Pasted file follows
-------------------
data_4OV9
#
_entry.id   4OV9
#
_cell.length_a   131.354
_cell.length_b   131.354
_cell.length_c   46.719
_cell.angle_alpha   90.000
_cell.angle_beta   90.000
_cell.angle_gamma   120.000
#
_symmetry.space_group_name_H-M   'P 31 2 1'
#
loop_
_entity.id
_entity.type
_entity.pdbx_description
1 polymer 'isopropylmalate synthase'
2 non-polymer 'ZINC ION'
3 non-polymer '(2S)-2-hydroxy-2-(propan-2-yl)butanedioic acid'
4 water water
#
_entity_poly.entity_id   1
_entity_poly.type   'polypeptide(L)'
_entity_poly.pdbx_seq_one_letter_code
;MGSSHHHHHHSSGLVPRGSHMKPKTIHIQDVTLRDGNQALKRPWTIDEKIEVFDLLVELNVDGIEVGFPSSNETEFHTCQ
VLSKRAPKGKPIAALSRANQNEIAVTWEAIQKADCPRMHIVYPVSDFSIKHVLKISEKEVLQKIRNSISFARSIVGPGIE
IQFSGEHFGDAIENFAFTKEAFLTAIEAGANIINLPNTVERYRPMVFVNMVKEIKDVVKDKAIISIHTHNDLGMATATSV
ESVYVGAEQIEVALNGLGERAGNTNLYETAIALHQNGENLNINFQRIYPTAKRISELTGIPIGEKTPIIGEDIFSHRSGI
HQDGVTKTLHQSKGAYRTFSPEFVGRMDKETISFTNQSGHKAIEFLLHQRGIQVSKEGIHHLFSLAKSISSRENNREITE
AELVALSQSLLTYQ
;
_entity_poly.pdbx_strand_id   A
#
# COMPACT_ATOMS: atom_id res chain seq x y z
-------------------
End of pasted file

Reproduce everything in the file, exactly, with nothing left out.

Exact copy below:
data_4OV9
#
_entry.id   4OV9
#
_cell.length_a   131.354
_cell.length_b   131.354
_cell.length_c   46.719
_cell.angle_alpha   90.000
_cell.angle_beta   90.000
_cell.angle_gamma   120.000
#
_symmetry.space_group_name_H-M   'P 31 2 1'
#
loop_
_entity.id
_entity.type
_entity.pdbx_description
1 polymer 'isopropylmalate synthase'
2 non-polymer 'ZINC ION'
3 non-polymer '(2S)-2-hydroxy-2-(propan-2-yl)butanedioic acid'
4 water water
#
_entity_poly.entity_id   1
_entity_poly.type   'polypeptide(L)'
_entity_poly.pdbx_seq_one_letter_code
;MGSSHHHHHHSSGLVPRGSHMKPKTIHIQDVTLRDGNQALKRPWTIDEKIEVFDLLVELNVDGIEVGFPSSNETEFHTCQ
VLSKRAPKGKPIAALSRANQNEIAVTWEAIQKADCPRMHIVYPVSDFSIKHVLKISEKEVLQKIRNSISFARSIVGPGIE
IQFSGEHFGDAIENFAFTKEAFLTAIEAGANIINLPNTVERYRPMVFVNMVKEIKDVVKDKAIISIHTHNDLGMATATSV
ESVYVGAEQIEVALNGLGERAGNTNLYETAIALHQNGENLNINFQRIYPTAKRISELTGIPIGEKTPIIGEDIFSHRSGI
HQDGVTKTLHQSKGAYRTFSPEFVGRMDKETISFTNQSGHKAIEFLLHQRGIQVSKEGIHHLFSLAKSISSRENNREITE
AELVALSQSLLTYQ
;
_entity_poly.pdbx_strand_id   A
#
# COMPACT_ATOMS: atom_id res chain seq x y z